Summary of The Great A&P and the Struggle for Small Business in America

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The Great A&P and the Struggle for Small Business in America book summary
How did big US chain stores get that way? It’s as simple as A&P.

Rating

8 Overall

7 Importance

8 Innovation

7 Style

Recommendation

Economist and historian Marc Levinson documents how New York’s Hartford family turned a mid-19th century tea shop into the $1 billion Great Atlantic & Pacific Tea Company (A&P), changed US retailing, invented chain marketing and – then – ultimately let A&P wither and die. Levinson’s well-researched, detailed account explores how the Hartfords’ innovative marketing strategies sparked a national revolt against chain stores. getAbstract suggests his opus to students of economics and marketing, especially those young enough to have never shopped in an A&P.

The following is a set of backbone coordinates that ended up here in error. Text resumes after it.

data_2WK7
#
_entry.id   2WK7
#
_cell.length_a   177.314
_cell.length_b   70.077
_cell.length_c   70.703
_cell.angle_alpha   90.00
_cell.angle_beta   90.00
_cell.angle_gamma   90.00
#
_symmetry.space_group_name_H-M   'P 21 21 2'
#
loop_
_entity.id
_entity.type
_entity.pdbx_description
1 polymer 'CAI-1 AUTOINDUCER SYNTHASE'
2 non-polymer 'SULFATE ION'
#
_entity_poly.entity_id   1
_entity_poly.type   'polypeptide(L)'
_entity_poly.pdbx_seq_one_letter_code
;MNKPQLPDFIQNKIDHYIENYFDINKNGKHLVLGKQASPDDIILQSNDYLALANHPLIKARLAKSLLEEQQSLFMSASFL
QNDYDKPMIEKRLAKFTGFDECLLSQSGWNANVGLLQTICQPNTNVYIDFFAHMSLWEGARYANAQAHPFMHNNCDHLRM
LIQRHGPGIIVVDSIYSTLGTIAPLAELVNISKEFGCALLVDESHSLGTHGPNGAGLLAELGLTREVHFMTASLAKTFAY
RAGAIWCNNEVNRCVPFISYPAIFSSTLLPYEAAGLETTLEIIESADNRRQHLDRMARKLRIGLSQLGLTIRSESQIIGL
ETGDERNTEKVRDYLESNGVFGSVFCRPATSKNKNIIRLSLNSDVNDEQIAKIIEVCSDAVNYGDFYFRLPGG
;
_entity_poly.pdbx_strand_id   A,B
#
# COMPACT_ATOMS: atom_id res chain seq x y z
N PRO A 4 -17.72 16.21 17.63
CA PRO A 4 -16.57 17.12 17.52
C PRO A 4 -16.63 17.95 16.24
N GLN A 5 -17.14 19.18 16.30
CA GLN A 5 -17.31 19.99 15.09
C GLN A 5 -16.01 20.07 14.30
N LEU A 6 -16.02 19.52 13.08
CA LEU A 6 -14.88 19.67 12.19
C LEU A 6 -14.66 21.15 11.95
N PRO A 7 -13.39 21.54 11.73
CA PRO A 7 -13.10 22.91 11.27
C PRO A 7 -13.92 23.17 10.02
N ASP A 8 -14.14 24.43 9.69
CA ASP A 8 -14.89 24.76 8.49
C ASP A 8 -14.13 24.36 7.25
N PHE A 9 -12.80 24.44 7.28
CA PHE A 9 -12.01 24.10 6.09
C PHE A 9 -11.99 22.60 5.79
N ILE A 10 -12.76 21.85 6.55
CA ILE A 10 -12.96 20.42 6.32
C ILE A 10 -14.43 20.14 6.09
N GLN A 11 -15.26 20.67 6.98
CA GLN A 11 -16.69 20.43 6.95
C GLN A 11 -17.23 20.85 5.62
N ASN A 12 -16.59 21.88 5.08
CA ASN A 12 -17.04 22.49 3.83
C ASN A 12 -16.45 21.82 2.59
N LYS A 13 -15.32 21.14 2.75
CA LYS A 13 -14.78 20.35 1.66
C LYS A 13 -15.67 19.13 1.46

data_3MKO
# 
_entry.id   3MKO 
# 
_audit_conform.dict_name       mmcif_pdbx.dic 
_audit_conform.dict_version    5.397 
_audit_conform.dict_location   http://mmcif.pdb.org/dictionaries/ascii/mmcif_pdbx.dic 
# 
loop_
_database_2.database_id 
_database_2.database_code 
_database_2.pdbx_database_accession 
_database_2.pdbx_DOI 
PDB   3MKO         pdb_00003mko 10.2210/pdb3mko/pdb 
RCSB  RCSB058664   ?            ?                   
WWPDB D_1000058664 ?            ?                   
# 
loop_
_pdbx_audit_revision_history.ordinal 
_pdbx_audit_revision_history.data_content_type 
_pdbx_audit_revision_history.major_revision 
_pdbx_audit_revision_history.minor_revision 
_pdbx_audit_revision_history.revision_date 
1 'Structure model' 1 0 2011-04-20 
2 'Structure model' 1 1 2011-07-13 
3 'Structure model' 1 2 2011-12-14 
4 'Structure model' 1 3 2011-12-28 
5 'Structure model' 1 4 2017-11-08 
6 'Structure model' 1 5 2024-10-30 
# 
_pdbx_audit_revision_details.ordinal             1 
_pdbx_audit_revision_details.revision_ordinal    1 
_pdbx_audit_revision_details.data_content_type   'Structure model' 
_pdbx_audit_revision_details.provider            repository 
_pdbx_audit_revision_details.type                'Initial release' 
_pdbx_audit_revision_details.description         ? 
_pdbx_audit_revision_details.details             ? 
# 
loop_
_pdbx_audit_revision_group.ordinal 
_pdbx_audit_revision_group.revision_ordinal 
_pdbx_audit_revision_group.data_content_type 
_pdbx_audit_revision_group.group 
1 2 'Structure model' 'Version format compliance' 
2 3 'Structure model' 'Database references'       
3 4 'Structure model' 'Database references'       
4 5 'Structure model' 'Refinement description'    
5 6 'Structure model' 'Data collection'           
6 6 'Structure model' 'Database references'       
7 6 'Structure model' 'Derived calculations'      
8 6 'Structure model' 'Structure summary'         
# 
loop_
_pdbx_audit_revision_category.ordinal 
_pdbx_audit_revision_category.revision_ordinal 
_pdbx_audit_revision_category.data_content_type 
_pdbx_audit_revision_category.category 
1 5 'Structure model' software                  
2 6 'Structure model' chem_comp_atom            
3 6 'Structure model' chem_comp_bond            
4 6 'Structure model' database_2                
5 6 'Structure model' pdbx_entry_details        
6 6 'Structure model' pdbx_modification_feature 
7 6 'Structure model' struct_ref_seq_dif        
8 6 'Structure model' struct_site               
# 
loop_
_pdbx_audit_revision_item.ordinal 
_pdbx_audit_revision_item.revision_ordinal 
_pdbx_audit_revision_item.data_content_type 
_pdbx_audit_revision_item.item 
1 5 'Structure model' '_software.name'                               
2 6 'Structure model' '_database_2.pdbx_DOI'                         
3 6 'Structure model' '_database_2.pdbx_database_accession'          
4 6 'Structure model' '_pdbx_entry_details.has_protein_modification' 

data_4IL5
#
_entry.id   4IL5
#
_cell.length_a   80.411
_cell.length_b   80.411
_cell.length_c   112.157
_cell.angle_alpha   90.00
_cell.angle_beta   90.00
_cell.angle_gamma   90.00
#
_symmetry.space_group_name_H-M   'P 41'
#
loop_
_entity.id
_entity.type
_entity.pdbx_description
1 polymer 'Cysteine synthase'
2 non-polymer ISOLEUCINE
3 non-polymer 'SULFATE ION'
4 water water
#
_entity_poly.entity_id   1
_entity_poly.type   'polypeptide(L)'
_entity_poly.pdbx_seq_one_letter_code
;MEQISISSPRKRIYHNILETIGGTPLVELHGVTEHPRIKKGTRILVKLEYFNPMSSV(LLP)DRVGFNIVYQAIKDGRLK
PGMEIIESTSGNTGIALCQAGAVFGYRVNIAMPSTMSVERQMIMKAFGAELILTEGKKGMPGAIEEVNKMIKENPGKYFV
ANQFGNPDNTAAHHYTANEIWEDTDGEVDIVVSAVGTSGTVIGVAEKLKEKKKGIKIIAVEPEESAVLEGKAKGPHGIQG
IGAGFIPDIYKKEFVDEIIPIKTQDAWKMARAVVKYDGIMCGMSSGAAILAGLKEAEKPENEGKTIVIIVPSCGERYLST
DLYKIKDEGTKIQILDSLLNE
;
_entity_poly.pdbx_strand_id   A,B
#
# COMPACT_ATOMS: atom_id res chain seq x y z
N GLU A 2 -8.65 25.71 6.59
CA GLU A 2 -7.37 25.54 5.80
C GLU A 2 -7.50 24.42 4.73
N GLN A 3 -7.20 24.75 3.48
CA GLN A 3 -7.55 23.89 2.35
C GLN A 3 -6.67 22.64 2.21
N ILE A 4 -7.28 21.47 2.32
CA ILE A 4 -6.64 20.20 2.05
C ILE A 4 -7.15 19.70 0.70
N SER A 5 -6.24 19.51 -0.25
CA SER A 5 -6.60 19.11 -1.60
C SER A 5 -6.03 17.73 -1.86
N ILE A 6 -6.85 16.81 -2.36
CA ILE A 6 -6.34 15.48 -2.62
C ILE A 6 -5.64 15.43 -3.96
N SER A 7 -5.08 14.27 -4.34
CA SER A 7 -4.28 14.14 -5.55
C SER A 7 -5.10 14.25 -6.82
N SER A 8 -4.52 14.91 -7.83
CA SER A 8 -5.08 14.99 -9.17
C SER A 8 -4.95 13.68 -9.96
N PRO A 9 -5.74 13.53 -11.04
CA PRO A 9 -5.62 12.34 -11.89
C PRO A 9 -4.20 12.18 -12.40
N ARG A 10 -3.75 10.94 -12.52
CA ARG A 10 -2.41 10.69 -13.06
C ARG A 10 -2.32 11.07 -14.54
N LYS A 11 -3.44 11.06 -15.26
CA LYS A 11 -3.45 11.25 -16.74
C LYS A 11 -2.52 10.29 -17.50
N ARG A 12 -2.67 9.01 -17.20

In this summary, you will learn

  • How the Great Atlantic & Pacific Tea Company grew from a small New York tea shop into a $1 billion business
  • How it overcame political opposition to chain stores
  • How the success of chain stores altered small business
 

Summary

George Gilman and the Hartford Family
Around 1860, George Francis Gilman opened a New York City tea shop, working with George Huntington Hartford. They formed a secret partnership and, by 1863, the Great American Tea Company had five retail shops and launched large-scale advertising, which...
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About the Author

Marc Levinson, former finance and economics editor of The Economist, wrote The Box: How the Shipping Container Made the World Smaller and the World Economy Bigger.


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